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Namespaces are a C++ feature designed to eliminate name conflicts, such as having two classes, each in different libraries, called String. Before namespaces were added to the language, library developers tried to make their names unique by adding letters to them: One developer's string class might be called GCString, whereas another developer might call it TKString, the string class in MFC is called CString, and so on. This approach is ugly and reduces, but doesn't prevent, name conflicts.

With namespaces, classes can have simple names. Name conflicts are much less likely, because in addition to a short or local name, classes have a fully qualified name that includes their namespace. Here's a slightly artificial example (normally namespaces are used in separate libraries, not jumbled together in one piece of code like this) that illustrates how they work:

namespace One
{
  class Common 
  {
  private:
    int x;
  public:
    Common(int a): x(a) {}
    int getx() {return x;}
  };
  void Do()
  {
    Common c(3);
    Console::WriteLine(__box(c.getx()));
  }
}
namespace Two
{
  class Common
  {
  private:
    double d1, d2;
  public:
    Common(double param1) : d1(param1),d2(param1) {}
    double getd1() {return d1;}
    double getd2() {return d2;}
  };
  void Do()
  {
    Common c(3);
    String* output = String::Concat(__box(c.getd1()), S" " ,
      __box(c.getd2()));
    Console::WriteLine(output);
  }
}

int _tmain()
{
  //Common c(3); // ambiguous
  One::Common c1(3);
  Two::Common c2(3);
  //Do(); //ambiguous
  One::Do();
  Two::Do();
  return 0;
}

This code defines two namespaces, named One and Two. In each namespace there is a class called Common and a function called Do(). Inside the namespace, there's no problem referring to Common just using its short or local name. The two Do() functions accomplish this without error; each is working with the Common class from its own namespace.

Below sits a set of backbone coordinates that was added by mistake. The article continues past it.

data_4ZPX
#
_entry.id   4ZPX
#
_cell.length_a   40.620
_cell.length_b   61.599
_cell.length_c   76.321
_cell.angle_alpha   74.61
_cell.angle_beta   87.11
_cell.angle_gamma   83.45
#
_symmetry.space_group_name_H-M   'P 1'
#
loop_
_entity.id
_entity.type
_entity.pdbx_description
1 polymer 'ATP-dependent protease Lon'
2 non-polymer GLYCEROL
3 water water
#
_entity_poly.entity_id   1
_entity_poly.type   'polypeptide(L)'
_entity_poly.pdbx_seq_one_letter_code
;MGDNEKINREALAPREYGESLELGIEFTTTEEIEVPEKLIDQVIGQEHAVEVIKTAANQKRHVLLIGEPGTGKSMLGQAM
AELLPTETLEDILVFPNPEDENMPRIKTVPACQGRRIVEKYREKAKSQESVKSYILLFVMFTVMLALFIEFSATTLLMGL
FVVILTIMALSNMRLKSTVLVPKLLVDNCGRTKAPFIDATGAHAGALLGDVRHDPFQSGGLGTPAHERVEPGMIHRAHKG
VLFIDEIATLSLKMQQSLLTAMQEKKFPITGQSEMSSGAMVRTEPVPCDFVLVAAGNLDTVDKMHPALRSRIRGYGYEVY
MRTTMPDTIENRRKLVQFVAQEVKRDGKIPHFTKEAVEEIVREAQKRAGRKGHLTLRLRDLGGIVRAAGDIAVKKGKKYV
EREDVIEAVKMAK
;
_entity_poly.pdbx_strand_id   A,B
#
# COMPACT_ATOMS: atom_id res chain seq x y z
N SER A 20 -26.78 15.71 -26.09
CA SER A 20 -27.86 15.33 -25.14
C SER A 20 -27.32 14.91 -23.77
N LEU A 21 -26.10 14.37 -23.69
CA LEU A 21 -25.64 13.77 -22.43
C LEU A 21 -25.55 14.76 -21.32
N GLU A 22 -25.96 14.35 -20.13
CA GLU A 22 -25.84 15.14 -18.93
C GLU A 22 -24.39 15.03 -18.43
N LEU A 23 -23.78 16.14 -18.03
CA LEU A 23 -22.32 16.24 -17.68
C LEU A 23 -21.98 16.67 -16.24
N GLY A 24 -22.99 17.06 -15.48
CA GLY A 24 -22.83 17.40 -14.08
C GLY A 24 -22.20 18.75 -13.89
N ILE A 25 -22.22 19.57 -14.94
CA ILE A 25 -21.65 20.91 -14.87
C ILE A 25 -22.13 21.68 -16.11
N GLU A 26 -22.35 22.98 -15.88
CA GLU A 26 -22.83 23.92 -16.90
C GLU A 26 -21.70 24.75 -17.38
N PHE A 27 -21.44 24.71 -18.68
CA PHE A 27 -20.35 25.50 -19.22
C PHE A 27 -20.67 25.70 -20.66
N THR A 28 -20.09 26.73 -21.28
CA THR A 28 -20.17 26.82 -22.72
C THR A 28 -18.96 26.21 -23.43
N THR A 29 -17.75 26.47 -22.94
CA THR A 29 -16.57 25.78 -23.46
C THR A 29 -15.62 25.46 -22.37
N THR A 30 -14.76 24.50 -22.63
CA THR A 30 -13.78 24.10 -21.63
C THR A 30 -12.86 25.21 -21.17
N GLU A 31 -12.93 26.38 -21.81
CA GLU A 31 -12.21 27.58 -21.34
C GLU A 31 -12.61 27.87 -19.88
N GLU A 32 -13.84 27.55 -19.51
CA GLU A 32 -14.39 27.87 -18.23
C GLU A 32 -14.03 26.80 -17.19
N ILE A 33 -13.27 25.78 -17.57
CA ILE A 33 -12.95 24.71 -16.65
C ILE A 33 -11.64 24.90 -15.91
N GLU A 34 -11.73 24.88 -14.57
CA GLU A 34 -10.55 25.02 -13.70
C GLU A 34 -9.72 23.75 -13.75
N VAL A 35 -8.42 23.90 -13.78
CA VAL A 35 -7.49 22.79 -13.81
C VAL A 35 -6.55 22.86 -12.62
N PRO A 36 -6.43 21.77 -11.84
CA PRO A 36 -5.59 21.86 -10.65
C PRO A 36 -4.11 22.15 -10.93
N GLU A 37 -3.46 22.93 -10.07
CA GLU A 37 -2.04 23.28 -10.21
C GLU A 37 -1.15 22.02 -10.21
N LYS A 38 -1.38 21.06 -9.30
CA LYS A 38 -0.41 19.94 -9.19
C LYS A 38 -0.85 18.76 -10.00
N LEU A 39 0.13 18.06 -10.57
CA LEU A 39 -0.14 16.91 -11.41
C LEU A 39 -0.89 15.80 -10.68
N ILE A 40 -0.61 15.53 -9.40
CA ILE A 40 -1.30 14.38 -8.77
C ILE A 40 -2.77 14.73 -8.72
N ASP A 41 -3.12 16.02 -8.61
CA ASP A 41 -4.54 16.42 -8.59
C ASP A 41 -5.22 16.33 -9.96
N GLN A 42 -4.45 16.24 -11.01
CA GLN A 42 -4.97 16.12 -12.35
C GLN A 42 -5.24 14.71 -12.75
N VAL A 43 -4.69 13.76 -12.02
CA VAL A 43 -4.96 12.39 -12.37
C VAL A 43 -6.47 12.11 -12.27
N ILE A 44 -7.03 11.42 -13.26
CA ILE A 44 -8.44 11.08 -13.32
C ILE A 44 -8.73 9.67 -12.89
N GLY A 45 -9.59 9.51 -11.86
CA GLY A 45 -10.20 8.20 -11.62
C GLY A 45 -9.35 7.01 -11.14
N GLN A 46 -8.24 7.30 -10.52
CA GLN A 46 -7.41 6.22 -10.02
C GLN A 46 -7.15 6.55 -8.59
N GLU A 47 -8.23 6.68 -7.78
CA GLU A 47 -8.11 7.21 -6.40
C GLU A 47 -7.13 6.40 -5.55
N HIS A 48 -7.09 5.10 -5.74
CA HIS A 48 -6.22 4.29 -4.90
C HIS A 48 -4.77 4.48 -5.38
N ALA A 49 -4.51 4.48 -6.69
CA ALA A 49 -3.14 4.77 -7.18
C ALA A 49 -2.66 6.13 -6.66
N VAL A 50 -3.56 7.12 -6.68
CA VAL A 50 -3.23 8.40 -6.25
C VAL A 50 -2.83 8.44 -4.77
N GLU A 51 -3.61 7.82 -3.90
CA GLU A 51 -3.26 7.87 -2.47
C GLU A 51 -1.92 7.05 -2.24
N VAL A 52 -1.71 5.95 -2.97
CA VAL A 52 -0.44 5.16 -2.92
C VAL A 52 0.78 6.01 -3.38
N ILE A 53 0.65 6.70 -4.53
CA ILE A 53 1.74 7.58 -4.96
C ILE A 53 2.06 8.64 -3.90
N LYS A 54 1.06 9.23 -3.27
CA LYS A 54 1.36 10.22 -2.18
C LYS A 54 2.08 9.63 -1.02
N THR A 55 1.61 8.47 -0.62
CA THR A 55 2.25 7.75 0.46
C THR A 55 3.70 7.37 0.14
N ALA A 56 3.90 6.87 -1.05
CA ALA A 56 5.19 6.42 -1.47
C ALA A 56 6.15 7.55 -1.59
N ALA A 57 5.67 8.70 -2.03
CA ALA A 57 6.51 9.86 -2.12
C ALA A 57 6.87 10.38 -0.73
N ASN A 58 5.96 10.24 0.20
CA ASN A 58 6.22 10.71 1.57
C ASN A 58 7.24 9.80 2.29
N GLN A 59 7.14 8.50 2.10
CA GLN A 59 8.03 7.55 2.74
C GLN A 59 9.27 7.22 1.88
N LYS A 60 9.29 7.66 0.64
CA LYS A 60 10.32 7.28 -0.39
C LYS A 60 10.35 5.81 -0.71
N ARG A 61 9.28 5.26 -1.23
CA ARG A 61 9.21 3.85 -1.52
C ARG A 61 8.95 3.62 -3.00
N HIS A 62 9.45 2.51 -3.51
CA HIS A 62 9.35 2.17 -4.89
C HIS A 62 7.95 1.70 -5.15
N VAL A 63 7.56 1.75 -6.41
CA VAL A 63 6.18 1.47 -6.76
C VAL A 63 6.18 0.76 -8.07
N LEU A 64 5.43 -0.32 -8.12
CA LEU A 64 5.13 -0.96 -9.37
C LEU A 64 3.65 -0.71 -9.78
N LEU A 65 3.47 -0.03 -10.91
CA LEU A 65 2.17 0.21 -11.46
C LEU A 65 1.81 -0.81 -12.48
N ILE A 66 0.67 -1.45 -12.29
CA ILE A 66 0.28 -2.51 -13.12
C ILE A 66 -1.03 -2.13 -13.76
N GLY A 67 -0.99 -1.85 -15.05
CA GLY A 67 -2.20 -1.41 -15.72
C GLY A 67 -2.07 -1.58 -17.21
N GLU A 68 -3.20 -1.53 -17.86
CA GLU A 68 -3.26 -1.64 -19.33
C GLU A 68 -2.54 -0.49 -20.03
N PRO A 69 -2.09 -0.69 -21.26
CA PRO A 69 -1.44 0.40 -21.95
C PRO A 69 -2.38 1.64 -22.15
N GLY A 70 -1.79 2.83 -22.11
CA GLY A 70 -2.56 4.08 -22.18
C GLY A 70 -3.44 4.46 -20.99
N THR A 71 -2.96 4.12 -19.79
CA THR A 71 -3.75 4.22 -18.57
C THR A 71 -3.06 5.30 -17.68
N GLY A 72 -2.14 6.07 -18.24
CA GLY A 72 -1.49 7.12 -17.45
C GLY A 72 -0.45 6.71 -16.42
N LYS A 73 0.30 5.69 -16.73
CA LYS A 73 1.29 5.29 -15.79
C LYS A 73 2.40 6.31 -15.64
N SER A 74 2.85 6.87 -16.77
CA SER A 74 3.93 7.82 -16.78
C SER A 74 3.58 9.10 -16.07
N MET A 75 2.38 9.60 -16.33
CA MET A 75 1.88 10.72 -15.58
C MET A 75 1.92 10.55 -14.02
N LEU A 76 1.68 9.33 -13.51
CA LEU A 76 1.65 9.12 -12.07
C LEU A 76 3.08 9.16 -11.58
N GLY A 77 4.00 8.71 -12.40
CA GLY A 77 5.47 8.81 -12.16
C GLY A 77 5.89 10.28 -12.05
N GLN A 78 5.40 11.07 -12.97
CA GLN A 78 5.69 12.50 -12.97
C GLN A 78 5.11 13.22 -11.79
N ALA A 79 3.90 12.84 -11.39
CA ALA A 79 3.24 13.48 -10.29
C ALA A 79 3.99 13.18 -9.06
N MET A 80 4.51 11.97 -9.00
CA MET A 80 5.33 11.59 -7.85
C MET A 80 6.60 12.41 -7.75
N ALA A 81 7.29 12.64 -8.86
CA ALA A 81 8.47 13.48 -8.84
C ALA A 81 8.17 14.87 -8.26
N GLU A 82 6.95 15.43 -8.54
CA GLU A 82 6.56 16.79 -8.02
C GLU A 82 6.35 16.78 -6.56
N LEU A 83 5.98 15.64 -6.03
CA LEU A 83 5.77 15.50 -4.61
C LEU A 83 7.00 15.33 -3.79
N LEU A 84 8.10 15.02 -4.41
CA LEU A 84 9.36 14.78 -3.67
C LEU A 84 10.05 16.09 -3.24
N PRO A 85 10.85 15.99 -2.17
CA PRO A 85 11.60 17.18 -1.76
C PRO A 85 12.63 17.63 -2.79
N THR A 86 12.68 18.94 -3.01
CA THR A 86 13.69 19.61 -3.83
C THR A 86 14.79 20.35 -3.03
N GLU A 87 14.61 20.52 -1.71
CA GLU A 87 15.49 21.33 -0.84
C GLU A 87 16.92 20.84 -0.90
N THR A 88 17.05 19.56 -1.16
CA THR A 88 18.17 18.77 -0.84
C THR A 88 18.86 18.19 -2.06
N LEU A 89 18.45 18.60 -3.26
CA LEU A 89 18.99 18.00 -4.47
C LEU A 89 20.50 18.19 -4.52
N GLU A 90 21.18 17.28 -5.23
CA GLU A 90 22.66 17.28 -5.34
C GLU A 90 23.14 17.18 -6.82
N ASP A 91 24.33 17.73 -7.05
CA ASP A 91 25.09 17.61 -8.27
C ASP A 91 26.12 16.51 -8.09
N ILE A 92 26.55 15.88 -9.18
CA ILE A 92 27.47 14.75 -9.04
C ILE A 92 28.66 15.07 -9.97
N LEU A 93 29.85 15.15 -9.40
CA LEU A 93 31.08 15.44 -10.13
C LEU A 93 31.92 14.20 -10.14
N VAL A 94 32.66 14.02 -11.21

The main function, _tmain(), cannot refer to Common or to Do() using a short name. (The two lines of code commented out in _tmain() cause compiler errors.) It has to use the fully qualified name: the namespace name and the class name, separated by the scope-resolution operator (::).

A using statement allows you to refer to a class with only its short name. It does not cause the compiler or linker to include any files that otherwise wouldn't have been included in your build; it's just a convenience to reduce typing. The example main function can be rewritten as

using namespace One;
int _tmain()
{
  Common c1(3);
  Two::Common c2(3);
  Do();
  Two::Do();
  return 0;
}

Modern class libraries are each in their own namespace—for example, the templates in the Standard Template Library are in the namespace std. The developers of the .NET Framework built on this concept, dividing the class libraries into namespaces and sub-namespaces. This makes them easier to learn and document.

To use a class in a namespace, you have two choices:

  • Call the class by its full name (such as System::Math) whenever you're using it:

x = System::Math::PI / 4;
System::String* s = new System::String("hello");
  • Add a using statement at the top of the file, and then call the class by its name within the namespace: